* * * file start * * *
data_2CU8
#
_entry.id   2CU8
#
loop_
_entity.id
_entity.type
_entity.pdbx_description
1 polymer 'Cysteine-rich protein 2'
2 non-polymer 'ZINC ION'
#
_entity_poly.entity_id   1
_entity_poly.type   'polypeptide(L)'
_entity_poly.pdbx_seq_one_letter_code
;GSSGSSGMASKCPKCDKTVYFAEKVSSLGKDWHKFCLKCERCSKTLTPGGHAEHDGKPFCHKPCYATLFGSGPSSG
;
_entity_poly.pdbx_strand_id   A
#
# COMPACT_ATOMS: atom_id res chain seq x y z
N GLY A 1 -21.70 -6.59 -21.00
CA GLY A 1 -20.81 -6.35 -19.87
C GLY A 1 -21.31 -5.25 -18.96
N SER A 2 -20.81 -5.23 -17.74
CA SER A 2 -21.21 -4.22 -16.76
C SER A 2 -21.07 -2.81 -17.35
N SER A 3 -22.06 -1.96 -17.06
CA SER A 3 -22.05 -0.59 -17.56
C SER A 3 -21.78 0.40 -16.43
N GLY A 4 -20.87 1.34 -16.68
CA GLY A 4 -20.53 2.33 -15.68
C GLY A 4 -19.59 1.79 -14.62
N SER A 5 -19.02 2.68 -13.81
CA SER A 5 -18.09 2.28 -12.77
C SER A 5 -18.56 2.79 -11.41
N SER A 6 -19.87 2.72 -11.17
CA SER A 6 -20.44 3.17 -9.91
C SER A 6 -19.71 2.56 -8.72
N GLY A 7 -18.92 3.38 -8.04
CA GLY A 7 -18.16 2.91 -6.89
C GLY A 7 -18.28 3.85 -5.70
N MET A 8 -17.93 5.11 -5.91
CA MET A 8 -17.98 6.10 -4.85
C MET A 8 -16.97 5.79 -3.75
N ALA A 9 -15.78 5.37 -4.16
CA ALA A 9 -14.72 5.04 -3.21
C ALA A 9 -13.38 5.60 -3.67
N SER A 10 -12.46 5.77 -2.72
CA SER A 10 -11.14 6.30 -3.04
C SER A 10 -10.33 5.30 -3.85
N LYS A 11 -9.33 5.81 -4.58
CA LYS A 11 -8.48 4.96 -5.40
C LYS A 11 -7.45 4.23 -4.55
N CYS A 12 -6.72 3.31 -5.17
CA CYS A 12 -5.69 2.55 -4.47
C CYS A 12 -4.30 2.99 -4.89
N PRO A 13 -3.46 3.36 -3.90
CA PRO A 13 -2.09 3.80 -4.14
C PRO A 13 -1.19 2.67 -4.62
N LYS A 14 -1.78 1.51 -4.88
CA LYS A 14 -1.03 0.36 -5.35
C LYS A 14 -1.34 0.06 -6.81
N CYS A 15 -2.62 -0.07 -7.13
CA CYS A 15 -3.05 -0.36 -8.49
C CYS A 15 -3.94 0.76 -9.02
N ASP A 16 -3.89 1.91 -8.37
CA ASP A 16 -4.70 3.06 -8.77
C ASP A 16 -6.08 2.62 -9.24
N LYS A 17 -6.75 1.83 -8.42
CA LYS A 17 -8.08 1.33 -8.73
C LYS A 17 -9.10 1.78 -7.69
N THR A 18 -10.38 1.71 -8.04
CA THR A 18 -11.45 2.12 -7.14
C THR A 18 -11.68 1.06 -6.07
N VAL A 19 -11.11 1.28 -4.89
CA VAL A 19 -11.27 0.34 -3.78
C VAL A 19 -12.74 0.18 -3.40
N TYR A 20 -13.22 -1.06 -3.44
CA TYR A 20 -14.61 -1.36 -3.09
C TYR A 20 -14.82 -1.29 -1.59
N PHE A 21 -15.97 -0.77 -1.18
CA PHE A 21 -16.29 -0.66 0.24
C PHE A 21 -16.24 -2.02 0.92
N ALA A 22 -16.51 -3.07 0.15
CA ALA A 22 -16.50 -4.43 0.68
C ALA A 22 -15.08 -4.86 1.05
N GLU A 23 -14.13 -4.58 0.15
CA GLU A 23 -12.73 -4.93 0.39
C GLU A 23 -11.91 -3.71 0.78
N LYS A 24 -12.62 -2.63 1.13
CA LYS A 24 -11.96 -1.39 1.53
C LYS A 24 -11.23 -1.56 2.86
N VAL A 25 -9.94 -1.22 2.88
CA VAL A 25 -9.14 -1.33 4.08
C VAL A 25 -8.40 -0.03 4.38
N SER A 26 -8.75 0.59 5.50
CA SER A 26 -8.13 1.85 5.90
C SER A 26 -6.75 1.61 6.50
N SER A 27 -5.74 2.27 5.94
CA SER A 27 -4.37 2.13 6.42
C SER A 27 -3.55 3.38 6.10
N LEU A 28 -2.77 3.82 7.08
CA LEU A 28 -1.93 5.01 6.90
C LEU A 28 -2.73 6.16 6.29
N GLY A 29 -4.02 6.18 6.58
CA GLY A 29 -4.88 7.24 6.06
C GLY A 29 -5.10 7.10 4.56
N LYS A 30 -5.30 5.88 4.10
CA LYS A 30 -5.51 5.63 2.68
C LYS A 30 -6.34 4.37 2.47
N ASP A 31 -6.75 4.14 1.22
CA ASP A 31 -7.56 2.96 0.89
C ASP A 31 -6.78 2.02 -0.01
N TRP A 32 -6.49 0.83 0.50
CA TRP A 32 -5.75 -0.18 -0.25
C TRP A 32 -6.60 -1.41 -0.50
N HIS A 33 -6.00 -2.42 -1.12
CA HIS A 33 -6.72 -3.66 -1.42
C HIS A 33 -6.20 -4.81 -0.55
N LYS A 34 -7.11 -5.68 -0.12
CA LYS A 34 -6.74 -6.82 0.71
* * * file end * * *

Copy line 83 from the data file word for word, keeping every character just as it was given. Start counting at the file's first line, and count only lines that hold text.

N ALA A 22 -16.51 -3.07 0.15